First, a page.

He said: “We will give weapons to anyone who wants to defend the country. Be ready to support Ukraine in the squares of our cities.
“We will lift sanctions on all citizens of Ukraine who are ready to defend our country as part of territorial defence with weapons in hands.
“We have severed diplomatic relations with Russia. For all those who have not yet lost their conscience in Russia, it is time to go out and protest against the war with Ukraine.”
Moscow’s ambassador to the UK was berated by foreign secretary Liz Truss, who told him the invasion of Ukraine had made Russia an “international pariah” that would suffer vast costs.
Ms Truss was understood to have kicked out Andrei Kelin after he repeated the Kremlin’s propaganda during what was characterised as a “very grumpy meeting”.
Ursula von der Leyen, president of the European Commission, accused Mr Putin of “bringing war back to Europe”.
She said: “We condemn this barbaric attack and the cynical arguments to justify it. It is President Putin who is bringing war back to Europe. In these dark hours, the European Union and its people stand by Ukraine and its people.
“We are facing an unprecedented act of aggression by the Russian leadership against a sovereign, independent country.
“We will hold President Putin accountable for that.”
First Minister Nicola Sturgeon warned the Kremlin “must face the severest consequences” for “unprovoked aggression” in Ukraine.
She tweeted: “Overnight developments in Ukraine – however anticipated – are appalling and horrific.
"The Kremlin must face the severest consequences for this unprovoked aggression.”
Nato secretary-general Jens Stoltenberg said any attack by Russia on an alliance member would be regarded as an attack on all.
Speaking at Nato headquarters in Brussels, Mr Stoltenberg said: “Nato’s core task is to protect and defend all allies. There must be no room for miscalculation or misunderstanding.
“An attack on one will be regarded as an attack on all. This is our collective security guarantee.”
He said Nato ambassadors had agreed to activate the alliance’s defence plans, enabling it to deploy forces to where they are needed.
Nato will hold an online summit on Friday to discuss the crisis.
Russia said it had only targeted Ukrainian air bases and other military assets, not populated areas.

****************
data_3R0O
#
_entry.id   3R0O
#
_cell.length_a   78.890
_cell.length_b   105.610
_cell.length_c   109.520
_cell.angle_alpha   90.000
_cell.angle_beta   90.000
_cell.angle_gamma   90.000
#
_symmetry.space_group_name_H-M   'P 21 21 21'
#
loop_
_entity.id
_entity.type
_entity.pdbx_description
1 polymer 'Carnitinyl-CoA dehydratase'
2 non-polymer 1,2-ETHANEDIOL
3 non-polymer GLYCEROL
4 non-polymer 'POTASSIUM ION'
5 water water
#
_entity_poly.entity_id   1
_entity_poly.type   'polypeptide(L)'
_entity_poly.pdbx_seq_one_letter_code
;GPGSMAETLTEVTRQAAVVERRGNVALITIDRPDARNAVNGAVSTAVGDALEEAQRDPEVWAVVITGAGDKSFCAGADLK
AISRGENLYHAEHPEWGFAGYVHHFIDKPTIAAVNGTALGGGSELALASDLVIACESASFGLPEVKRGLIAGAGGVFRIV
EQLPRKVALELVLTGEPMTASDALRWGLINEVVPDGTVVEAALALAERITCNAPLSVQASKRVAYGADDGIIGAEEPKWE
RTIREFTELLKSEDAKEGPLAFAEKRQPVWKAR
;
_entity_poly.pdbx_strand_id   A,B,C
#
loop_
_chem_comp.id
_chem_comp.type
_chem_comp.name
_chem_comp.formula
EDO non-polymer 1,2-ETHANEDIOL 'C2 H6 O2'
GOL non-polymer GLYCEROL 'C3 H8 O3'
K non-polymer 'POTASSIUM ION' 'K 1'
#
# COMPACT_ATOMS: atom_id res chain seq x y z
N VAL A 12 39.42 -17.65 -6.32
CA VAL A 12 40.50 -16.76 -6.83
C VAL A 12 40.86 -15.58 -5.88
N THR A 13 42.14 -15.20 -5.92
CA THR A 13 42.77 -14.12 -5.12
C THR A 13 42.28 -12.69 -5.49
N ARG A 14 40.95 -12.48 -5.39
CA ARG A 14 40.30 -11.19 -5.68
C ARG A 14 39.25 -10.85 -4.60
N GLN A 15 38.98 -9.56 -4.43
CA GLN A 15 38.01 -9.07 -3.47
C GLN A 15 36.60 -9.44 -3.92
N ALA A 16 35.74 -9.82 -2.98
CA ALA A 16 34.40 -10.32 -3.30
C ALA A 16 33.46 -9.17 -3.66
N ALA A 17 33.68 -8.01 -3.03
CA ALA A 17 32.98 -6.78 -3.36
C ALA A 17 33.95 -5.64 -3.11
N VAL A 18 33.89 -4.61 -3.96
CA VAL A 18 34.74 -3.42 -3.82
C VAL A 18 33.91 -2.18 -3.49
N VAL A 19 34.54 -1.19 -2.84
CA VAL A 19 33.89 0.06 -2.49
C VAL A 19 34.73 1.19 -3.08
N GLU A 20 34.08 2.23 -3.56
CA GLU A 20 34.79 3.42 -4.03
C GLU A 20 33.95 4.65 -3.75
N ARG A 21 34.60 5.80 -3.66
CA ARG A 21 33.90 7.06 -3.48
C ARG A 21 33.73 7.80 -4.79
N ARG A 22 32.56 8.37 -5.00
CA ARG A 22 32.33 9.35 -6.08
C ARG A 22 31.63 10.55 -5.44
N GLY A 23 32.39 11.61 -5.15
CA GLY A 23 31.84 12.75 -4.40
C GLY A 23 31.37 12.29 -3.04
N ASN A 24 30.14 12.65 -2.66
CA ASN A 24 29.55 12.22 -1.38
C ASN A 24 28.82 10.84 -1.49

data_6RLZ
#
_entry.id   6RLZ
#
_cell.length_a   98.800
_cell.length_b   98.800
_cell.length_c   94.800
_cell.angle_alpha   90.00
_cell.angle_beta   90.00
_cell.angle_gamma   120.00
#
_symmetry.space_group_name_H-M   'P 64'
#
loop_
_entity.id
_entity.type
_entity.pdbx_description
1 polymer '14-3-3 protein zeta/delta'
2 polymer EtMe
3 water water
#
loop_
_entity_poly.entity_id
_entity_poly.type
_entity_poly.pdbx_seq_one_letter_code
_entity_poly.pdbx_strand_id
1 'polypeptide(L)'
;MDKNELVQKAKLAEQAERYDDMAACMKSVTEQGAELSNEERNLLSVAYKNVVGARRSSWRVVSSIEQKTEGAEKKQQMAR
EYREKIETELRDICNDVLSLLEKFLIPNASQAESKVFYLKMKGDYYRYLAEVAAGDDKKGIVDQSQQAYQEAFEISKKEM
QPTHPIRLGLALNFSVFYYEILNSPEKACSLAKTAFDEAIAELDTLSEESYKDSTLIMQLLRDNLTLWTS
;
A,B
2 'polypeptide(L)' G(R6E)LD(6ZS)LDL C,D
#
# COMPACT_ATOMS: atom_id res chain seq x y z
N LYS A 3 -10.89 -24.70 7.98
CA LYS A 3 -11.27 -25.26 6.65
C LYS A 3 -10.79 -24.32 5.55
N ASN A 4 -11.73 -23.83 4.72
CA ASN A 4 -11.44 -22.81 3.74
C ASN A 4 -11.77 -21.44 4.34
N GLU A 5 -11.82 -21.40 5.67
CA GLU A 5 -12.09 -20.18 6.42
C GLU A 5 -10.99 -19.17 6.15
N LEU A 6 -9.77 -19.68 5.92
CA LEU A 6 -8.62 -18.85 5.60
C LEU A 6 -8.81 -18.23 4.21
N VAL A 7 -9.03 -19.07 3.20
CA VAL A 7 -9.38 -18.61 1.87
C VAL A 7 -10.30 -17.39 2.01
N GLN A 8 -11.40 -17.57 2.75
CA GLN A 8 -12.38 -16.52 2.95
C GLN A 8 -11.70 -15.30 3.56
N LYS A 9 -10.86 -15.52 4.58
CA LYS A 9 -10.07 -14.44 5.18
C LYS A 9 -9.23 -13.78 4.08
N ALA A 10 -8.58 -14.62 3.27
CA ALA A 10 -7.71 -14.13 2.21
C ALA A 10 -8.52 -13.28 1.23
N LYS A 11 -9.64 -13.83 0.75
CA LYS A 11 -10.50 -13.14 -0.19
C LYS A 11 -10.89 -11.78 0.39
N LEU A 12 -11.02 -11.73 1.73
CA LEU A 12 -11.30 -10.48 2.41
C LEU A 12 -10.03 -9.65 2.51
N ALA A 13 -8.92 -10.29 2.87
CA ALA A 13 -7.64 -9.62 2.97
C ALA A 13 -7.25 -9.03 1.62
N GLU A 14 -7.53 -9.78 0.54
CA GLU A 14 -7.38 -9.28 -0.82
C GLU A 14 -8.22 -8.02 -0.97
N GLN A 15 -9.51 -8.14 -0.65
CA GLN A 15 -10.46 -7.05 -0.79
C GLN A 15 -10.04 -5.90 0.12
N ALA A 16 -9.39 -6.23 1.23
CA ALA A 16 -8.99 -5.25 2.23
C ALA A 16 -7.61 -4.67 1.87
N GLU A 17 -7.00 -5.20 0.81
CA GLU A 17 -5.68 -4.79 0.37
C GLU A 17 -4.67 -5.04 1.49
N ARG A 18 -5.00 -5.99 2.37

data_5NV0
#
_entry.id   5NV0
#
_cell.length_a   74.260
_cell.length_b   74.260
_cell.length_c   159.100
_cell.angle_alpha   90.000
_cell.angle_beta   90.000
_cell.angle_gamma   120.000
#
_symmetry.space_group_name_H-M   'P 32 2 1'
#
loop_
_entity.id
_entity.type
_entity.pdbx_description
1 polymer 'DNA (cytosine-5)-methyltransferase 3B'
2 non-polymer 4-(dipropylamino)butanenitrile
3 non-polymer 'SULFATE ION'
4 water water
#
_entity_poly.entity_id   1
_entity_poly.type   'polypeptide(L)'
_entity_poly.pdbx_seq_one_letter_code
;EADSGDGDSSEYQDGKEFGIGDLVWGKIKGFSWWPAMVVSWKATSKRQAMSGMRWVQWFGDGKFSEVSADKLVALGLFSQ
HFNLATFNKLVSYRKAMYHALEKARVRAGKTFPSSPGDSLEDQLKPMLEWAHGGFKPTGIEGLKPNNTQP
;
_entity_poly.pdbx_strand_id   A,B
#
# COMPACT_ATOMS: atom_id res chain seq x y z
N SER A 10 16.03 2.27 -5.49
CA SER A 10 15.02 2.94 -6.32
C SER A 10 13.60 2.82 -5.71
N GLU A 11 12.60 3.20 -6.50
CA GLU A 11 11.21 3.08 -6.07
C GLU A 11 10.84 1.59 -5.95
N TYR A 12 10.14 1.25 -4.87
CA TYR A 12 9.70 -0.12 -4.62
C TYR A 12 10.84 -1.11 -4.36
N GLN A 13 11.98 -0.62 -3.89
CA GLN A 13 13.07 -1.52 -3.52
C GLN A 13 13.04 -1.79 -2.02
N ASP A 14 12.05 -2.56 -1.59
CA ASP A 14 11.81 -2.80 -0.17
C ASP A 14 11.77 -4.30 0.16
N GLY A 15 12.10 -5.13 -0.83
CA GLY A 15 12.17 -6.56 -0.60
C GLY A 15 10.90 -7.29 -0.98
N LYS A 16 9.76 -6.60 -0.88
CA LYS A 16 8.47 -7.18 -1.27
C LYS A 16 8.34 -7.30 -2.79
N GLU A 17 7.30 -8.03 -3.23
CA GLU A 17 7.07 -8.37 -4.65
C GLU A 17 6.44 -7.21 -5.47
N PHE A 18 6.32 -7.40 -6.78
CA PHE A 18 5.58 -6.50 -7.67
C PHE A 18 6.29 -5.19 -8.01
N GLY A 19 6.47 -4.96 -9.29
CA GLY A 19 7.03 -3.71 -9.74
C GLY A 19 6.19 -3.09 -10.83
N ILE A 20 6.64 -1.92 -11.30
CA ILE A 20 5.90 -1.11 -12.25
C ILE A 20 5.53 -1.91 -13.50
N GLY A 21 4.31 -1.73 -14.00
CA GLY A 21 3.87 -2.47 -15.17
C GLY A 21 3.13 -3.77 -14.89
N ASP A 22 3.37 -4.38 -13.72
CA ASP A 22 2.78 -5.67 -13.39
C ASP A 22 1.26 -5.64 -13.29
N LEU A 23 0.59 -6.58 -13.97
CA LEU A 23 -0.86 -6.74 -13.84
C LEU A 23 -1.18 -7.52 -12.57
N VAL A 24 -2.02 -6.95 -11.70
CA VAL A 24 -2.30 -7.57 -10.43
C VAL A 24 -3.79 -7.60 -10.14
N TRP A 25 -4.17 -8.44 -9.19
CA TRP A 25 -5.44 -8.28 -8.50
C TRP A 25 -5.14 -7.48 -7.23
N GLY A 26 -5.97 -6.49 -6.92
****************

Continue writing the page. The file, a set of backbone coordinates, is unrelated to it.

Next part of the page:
But in a televised address, Mr Putin warned other countries that any attempt to interfere with the Russian action would lead to “consequences they have never seen”.
The remark is seen a thinly veiled threat to using nuclear weapons.
Western officials also fear an attack on Ukraine’s capital Kyiv could result in bloody urban warfare, with civilian lives at risk.
A Ministry of Defence intelligence update said there had been more than 80 strikes at Ukrainian targets, while ground forces were advancing across the border from at least three points, including from the previously annexed Crimea.
Earlier ministers were told Chelsea FC’s Russian owner Roman Abramovich should be “no longer able to own a football club in this country”.
At business questions, Labour MP Chris Bryant told MPs: “I have got hold of a leaked document from 2019 from the Home Office which says in relation to Mr Abramovich – ‘as part of HMG’s Russia strategy aimed at targeting illicit finance and malign activity, Abramovich remains of interest to HMG due to his links to the Russian state and his public association with corrupt activity and practices’.
“‘HMG is focused on ensuring that his link to illicit finance and malign activity are unable to base themselves in the UK and will use the relevant tools at its disposal, including immigration powers to prevent this’.
“That is nearly three years ago and yet remarkably little has been done in relation.
"Surely Mr Abramovich should no longer be able to own a football club in this country? Surely we should be looking at seizing some of his assets including his £152 million home?”